The Spiro Ark presents “Frozen Mud and Red Ribbons” by Avital Baruch on Holocaust Memorial Week.
“Frozen Mud and Red Ribbons” is the story of a Romanian Jewish Girl’s Survival through the Holocaust in Transnistria and its Rippling Effect on the Second Generation.
When Sophica was abruptly separated from her father as a toddler, she found a haven
in Grandmother Gitté. But one sunny day in July, when she was six years old, gendarmes
marching and shouting in the streets stopped her dreamy childhood and her hopes
to go to school and to be a big girl like her sister. She was deported together with her
mother and the whole of the Jewish community of Mihaileni, Romania. On foot, through
icy fields, they arrived in eastern Ukraine, a strip of land called Transnistria. Death,
illness, brutality, shame, became her daily scenes. Sophica suffered hunger and fear
but kept her hopes and sanity, albeit losing her sister and her father and witnessing her
mother being viciously attacked. She survived typhus and starvation by being strong
Herman was a jolly little boy who didn’t care much needing to wear the yellow star
and being forbidden from school. He continued playing outside with his friends while
his father and brother were sent to a labor camp. At the age of 14, when the Second
World War ended, he joined a Jewish youth movement and embarked on a ship to
the Promised Land. However, their journey was interrupted and they were taken to a
British detention camp in Cyprus.
Sophica and Herman were given new names, Shulamit and Tzvi. They met and made a
home in Israel. Shulamit/Sophica never mentioned her sad childhood, but the essence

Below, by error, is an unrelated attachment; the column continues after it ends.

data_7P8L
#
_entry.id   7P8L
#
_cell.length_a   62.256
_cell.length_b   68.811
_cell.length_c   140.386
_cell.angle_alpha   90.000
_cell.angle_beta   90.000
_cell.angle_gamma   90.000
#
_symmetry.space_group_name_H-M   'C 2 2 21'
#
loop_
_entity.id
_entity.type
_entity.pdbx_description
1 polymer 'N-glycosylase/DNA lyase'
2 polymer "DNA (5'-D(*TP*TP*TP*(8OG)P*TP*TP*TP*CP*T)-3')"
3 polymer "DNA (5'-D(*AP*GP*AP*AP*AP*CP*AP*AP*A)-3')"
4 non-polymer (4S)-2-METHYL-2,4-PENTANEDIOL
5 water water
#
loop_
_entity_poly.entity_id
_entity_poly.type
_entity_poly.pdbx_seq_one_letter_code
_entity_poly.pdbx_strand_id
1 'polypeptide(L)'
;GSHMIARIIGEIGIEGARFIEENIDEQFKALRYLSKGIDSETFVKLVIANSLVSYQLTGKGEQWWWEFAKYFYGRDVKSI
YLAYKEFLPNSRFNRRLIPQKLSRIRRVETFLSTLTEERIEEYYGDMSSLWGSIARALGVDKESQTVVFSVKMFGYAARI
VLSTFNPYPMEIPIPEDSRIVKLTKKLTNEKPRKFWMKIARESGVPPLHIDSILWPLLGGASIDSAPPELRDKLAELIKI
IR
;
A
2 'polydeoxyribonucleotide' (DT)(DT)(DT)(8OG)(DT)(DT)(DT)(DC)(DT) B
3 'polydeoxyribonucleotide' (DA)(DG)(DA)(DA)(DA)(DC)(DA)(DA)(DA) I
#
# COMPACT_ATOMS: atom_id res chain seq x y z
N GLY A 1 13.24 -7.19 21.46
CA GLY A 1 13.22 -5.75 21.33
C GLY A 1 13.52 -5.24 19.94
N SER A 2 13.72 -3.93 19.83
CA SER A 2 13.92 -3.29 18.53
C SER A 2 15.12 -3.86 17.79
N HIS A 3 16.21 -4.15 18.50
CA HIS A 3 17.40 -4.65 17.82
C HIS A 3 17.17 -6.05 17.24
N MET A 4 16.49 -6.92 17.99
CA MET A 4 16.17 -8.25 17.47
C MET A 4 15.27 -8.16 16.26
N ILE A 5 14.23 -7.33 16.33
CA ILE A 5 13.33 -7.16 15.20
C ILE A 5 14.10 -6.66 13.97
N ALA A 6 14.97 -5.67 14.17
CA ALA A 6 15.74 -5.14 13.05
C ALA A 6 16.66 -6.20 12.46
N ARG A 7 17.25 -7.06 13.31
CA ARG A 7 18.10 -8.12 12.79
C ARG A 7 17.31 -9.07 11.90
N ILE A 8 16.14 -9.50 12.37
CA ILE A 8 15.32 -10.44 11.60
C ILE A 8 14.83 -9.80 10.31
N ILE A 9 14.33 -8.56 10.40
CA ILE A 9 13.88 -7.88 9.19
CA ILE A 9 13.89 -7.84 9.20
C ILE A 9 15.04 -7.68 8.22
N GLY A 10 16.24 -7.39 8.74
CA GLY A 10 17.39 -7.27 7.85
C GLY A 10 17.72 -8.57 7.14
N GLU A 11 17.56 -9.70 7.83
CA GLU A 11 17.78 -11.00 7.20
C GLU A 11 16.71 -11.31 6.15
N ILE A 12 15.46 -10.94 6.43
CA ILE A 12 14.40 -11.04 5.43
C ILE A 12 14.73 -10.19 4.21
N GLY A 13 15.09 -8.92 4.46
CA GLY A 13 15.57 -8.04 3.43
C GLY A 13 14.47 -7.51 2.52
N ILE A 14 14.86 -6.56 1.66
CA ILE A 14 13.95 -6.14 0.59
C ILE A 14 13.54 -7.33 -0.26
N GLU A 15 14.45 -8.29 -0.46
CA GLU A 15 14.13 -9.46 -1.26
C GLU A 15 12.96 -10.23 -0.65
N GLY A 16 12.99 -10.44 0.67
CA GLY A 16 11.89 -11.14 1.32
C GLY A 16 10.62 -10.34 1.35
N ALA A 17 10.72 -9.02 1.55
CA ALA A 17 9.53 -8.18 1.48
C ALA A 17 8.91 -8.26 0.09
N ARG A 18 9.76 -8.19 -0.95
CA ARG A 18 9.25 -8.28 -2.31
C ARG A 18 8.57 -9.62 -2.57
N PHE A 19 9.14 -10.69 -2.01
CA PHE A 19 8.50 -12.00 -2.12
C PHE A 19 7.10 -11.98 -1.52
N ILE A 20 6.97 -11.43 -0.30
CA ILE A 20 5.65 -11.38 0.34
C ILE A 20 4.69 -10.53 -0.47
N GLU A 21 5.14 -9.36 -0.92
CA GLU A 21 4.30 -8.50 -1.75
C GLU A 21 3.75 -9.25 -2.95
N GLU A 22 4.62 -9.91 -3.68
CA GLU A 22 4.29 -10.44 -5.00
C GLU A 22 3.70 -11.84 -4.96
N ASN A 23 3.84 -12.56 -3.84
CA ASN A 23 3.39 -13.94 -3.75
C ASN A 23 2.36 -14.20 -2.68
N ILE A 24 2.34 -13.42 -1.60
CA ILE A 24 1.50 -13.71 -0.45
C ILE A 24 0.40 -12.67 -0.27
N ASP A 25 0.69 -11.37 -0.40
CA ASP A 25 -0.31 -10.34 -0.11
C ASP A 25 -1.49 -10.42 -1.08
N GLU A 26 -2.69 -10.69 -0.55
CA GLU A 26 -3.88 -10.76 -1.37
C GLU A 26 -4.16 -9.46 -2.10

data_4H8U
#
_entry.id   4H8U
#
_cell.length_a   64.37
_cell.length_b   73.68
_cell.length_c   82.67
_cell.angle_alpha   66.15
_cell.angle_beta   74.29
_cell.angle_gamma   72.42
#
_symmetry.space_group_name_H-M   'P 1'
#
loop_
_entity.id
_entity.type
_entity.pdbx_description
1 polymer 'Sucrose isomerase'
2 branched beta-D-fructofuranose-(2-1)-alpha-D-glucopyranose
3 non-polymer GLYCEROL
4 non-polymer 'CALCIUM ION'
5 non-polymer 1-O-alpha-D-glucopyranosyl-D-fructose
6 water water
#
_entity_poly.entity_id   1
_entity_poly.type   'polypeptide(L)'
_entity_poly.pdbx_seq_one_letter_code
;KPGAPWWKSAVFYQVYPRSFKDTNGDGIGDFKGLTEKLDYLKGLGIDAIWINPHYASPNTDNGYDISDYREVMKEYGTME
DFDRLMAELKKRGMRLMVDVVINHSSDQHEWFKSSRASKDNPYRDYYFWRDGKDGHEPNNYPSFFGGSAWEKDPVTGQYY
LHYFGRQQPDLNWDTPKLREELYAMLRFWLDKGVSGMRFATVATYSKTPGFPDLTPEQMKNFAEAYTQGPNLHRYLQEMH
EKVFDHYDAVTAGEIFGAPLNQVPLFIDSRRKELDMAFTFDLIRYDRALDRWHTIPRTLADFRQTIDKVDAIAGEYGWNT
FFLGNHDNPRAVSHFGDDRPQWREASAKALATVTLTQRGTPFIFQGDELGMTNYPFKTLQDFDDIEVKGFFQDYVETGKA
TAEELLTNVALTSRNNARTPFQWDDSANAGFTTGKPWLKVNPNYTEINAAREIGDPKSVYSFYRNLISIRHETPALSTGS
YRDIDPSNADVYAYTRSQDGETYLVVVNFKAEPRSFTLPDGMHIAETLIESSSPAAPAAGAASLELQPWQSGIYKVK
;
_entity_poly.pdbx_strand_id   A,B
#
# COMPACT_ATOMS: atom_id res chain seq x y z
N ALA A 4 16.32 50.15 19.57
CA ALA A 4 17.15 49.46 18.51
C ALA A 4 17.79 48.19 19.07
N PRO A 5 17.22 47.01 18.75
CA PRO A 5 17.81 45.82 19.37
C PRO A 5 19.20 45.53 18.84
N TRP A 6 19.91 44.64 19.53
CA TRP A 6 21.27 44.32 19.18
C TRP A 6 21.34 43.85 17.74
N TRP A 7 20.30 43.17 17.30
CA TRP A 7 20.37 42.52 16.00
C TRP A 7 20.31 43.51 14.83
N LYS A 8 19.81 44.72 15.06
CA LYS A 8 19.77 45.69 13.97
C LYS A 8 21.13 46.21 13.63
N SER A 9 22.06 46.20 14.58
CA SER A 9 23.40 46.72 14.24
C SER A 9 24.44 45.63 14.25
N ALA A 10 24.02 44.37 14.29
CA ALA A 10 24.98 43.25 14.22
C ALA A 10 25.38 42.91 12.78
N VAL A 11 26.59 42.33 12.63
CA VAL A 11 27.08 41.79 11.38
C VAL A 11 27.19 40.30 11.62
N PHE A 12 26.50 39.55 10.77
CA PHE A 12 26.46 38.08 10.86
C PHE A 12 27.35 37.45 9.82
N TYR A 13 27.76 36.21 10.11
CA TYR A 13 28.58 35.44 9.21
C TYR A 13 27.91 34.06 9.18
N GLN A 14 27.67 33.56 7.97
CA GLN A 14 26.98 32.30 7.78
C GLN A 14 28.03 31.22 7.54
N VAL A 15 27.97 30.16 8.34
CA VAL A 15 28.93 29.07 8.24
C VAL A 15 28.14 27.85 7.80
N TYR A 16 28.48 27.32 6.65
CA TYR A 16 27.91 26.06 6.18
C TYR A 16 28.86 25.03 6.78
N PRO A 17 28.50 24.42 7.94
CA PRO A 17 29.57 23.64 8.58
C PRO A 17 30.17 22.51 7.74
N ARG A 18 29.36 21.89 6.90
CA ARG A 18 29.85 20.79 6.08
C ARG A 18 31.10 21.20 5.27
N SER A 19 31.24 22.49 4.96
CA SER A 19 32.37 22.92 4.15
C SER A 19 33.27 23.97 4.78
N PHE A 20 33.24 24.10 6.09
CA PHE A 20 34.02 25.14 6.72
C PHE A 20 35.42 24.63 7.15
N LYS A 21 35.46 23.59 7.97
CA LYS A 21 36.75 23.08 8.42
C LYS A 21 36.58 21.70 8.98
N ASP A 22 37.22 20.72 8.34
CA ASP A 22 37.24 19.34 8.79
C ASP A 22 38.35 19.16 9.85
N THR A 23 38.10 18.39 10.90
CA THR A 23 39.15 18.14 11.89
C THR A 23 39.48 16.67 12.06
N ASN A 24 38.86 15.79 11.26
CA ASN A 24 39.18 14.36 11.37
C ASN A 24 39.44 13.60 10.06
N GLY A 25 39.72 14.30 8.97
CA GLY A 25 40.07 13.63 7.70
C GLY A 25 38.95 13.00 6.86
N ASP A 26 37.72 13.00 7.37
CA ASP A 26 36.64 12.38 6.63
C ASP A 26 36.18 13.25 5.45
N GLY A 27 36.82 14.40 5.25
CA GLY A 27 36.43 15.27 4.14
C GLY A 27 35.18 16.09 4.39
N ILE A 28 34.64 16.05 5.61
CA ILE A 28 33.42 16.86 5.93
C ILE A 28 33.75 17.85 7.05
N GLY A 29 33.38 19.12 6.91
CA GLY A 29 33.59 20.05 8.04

of the past found its ways out. Sixty-five years after those events, her daughter comes
across a family secret and starts asking questions, inducing Shulamit to break her silence
and become again the frightened little Sophica.
This book tells her moving childhood story.
Avital E. M. Baruch was born in 1957 in Haifa, Israel. She worked as a chartered accountant and a Steiner Class Teacher. Upon retiring from teaching, Avital embarked on the project of this book as a literary memorial to her aunt, her grandfather, and her greatgrandmother, who were denied a proper burial. She dedicated six years to the sensitive task of interviewing her mother and other members of the family, and to researching the historical background of the Holocaust in Romania, especially the deportations to Transnistria.
“A testament, a pilgrimage, a journey of discovery and redemption, a beautifully crafted tapestry of stories of suffering, bravery, death, and survival. Oral history does not come better than this beautifully written book, a daughter‘s labour of devotion to her Holocaust survivor mother and a gift of love to her children and her readers.”
Yiannis Gabriel, PhD, Professor at the University of Bath,
author of Myths, Stories and Organization
“Frozen Mud and Red Ribbons offers a true work of love in honor of Baruch‘s parents and all survivors, a work that deserves to be read, considered, and reread. Her masterful narrative moves across Romania to Cyprus and Israel, capturing the voice of generations that experienced the Holocaust and those who grew up in its shadow.“
Maura Hametz, PhD, Professor of History at Old Dominion University, Norfolk, USA, Co-Editor of Jewish Intellectual Women in Central Europe, 1860-2000
“This profound story has etched its impression greatly on my mind. Such memoirs from the Second World War must not be forgotten. The book is full with sensitive touches of the Second Generation, as reflected by a daughter, the narrator. Avital Baruch puts in the spotlight the heroes of incurable lost childhood, engaging us with their journey of survival and struggle for new life and hope.“
Dr. Dorit Zilberman, author, literary scholar and critic, Vice Chair of The Israeli Society of Authors
“This is not just another book about the Holocaust or the history of the Jews in Romania, Bessarabia and Bukovina. It is a testimony written by a member of ‘The Second Generation’. […] This book is a must for all those who study that period of time and are trying to understand what happened in Europe in those dark years of WWII. It brings another piece of the puzzle from that region in a perspective that was not covered that much in the past.”
Ambassador Alexander Ben Zvi, PhD, Deputy Director General, Ministry of Foreign Affairs of Israel